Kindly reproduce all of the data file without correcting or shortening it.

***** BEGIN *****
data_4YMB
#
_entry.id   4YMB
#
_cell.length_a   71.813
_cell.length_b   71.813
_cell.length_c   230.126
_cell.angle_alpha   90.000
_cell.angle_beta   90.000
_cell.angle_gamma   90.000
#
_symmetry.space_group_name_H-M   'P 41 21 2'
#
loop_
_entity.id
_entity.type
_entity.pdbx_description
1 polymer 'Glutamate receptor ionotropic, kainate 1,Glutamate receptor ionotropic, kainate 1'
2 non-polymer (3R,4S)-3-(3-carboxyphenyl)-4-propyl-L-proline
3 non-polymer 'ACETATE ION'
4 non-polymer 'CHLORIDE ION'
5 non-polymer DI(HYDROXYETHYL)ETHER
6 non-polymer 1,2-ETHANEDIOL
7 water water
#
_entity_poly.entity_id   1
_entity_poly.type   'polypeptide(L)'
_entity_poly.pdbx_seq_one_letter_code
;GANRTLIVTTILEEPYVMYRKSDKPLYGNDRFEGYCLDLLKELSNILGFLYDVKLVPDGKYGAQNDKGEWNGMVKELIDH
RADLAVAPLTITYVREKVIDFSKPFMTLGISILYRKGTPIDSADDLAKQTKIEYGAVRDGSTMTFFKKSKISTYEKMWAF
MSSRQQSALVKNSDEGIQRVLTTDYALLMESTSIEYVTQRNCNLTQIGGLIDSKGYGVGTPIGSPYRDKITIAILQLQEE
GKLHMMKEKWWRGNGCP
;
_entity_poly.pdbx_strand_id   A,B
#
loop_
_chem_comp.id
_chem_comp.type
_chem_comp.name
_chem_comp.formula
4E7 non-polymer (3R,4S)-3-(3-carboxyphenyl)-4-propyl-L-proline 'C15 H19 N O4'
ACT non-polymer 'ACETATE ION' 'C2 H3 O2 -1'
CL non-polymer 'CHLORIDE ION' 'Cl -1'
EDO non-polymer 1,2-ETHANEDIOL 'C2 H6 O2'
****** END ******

data_4YMB
#
_entry.id   4YMB
#
_cell.length_a   71.813
_cell.length_b   71.813
_cell.length_c   230.126
_cell.angle_alpha   90.000
_cell.angle_beta   90.000
_cell.angle_gamma   90.000
#
_symmetry.space_group_name_H-M   'P 41 21 2'
#
loop_
_entity.id
_entity.type
_entity.pdbx_description
1 polymer 'Glutamate receptor ionotropic, kainate 1,Glutamate receptor ionotropic, kainate 1'
2 non-polymer (3R,4S)-3-(3-carboxyphenyl)-4-propyl-L-proline
3 non-polymer 'ACETATE ION'
4 non-polymer 'CHLORIDE ION'
5 non-polymer DI(HYDROXYETHYL)ETHER
6 non-polymer 1,2-ETHANEDIOL
7 water water
#
_entity_poly.entity_id   1
_entity_poly.type   'polypeptide(L)'
_entity_poly.pdbx_seq_one_letter_code
;GANRTLIVTTILEEPYVMYRKSDKPLYGNDRFEGYCLDLLKELSNILGFLYDVKLVPDGKYGAQNDKGEWNGMVKELIDH
RADLAVAPLTITYVREKVIDFSKPFMTLGISILYRKGTPIDSADDLAKQTKIEYGAVRDGSTMTFFKKSKISTYEKMWAF
MSSRQQSALVKNSDEGIQRVLTTDYALLMESTSIEYVTQRNCNLTQIGGLIDSKGYGVGTPIGSPYRDKITIAILQLQEE
GKLHMMKEKWWRGNGCP
;
_entity_poly.pdbx_strand_id   A,B
#
loop_
_chem_comp.id
_chem_comp.type
_chem_comp.name
_chem_comp.formula
4E7 non-polymer (3R,4S)-3-(3-carboxyphenyl)-4-propyl-L-proline 'C15 H19 N O4'
ACT non-polymer 'ACETATE ION' 'C2 H3 O2 -1'
CL non-polymer 'CHLORIDE ION' 'Cl -1'
EDO non-polymer 1,2-ETHANEDIOL 'C2 H6 O2'